June 1949: No Longer Sub-Standard

Combining new battery and engine technology, a deep-sea espionage submarine makes its Cold War debut

Popular Science June 1949
Popular Science June 1949Popular Science

"Now we are getting nearer to true submarines," PopSci proclaimed in June 1949 of the Navy's newly revamped U.S.S. TUSK, "not just buttoned-up surface ships that can dunk for a few hours." The TUSK, first commissioned as a torpedo boat in 1946, reemerged as a deadly spy sub capable of remaining in the deep for weeks, thanks to a snorkel that allowed its diesel engines to run underwater while its upgraded batteries recharged. This technology and a sleek aircraft-inspired design improved the sub's speed from 10 knots to 15 knots. For the next two decades, the TUSK patrolled the Mediterranean Sea, eavesdropping on Eastern Bloc communications. Today the 60-year-old vessel still operates as a training ship, a living ancestor of the new generation of spy subs equipped with docks for unmanned submersibles and (nearly) silent propulsion.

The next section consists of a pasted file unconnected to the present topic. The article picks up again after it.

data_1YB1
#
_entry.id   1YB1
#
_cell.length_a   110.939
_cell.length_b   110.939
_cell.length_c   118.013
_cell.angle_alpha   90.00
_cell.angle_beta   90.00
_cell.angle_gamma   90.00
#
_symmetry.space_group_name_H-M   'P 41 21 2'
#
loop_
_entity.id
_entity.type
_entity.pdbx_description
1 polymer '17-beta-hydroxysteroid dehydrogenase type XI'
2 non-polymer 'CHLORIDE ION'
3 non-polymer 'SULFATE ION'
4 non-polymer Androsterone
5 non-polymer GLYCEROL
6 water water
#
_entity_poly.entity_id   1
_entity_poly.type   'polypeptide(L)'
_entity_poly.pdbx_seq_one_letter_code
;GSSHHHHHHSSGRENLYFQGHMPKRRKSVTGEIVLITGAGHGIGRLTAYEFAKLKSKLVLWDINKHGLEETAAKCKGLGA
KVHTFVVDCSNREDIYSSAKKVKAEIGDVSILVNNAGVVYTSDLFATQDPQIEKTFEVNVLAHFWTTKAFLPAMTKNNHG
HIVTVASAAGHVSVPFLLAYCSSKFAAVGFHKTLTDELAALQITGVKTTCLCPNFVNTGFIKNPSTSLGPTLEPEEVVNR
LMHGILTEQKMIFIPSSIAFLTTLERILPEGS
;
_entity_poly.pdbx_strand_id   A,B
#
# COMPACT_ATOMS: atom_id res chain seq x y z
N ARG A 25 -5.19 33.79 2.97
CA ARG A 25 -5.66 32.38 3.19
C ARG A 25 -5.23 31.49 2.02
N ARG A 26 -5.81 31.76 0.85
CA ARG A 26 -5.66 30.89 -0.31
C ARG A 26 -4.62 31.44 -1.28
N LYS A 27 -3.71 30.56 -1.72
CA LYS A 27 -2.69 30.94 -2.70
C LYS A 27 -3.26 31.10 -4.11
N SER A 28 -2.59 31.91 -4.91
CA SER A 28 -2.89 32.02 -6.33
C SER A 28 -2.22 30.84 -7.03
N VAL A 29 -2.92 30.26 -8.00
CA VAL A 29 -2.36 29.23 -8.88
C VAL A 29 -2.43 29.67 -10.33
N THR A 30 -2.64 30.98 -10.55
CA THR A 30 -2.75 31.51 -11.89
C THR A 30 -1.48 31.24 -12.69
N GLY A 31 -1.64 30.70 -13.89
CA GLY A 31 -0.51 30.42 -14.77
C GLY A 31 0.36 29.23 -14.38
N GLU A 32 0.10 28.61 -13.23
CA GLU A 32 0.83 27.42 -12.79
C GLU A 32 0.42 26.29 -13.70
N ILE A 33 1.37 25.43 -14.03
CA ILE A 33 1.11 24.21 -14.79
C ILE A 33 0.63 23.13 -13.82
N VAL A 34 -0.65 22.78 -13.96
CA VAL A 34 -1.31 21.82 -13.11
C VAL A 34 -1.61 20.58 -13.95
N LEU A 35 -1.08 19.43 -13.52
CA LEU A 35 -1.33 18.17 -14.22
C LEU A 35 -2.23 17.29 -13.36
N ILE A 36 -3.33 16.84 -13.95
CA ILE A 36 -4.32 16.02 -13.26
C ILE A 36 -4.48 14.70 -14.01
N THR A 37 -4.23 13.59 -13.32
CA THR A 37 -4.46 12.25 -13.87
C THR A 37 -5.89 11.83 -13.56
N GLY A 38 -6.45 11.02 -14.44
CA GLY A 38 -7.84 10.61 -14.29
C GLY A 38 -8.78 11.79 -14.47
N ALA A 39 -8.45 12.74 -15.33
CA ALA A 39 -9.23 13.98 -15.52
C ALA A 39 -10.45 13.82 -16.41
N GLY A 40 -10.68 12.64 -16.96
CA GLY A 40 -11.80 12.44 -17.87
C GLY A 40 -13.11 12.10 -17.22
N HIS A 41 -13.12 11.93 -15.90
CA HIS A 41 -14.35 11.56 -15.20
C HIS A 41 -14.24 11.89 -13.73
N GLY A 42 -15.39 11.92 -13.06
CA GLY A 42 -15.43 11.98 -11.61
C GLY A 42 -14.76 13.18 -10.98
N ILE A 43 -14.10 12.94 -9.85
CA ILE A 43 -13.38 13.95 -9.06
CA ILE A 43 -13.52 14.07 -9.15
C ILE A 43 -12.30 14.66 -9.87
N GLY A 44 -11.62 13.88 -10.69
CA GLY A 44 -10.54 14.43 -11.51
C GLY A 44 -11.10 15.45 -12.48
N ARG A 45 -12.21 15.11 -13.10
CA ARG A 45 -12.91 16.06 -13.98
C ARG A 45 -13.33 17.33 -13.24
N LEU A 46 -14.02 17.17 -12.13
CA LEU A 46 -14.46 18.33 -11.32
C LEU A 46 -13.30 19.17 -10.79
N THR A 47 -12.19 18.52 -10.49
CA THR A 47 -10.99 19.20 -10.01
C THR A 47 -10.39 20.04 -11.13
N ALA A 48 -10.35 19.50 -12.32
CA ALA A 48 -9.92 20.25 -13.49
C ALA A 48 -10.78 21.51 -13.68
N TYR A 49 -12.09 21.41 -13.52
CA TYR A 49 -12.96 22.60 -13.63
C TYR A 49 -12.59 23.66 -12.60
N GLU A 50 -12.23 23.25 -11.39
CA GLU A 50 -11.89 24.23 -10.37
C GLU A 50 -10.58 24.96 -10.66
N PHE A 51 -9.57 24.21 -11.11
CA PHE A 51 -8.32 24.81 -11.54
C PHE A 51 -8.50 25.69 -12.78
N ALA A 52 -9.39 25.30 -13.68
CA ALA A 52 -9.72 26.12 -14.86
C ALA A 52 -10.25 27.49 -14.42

Other news from the June 1949 issue:

WARPLANE SCRAP TURNED THREE-WHEELER
The fuel tank of a retired World War II fighter plane served as the body of this unique three-wheeled "motorcycle," which zipped along at 45 mph and could roam up to 114 miles on two gallons of gas. Surprisingly, you can still build your own--kits sell today for $1,000.

MILK: IT DOES THE RESEARCH GOOD
By milking some 10,000 mice over a 12-year period, researchers isolated the virus that causes breast cancer in the rodents. Recent research now suggests that a similar virus may be linked to most breast cancers in humans.

MACHINE TRUMPS UMP
"There would be no arguing with the umpire with this foul ball indicator," we wrote. When a baseball struck rods hanging on either side of the foul pole, a light flashed green for fair or red for foul. The invention quickly struck out: It blocked the crowd's view of the field.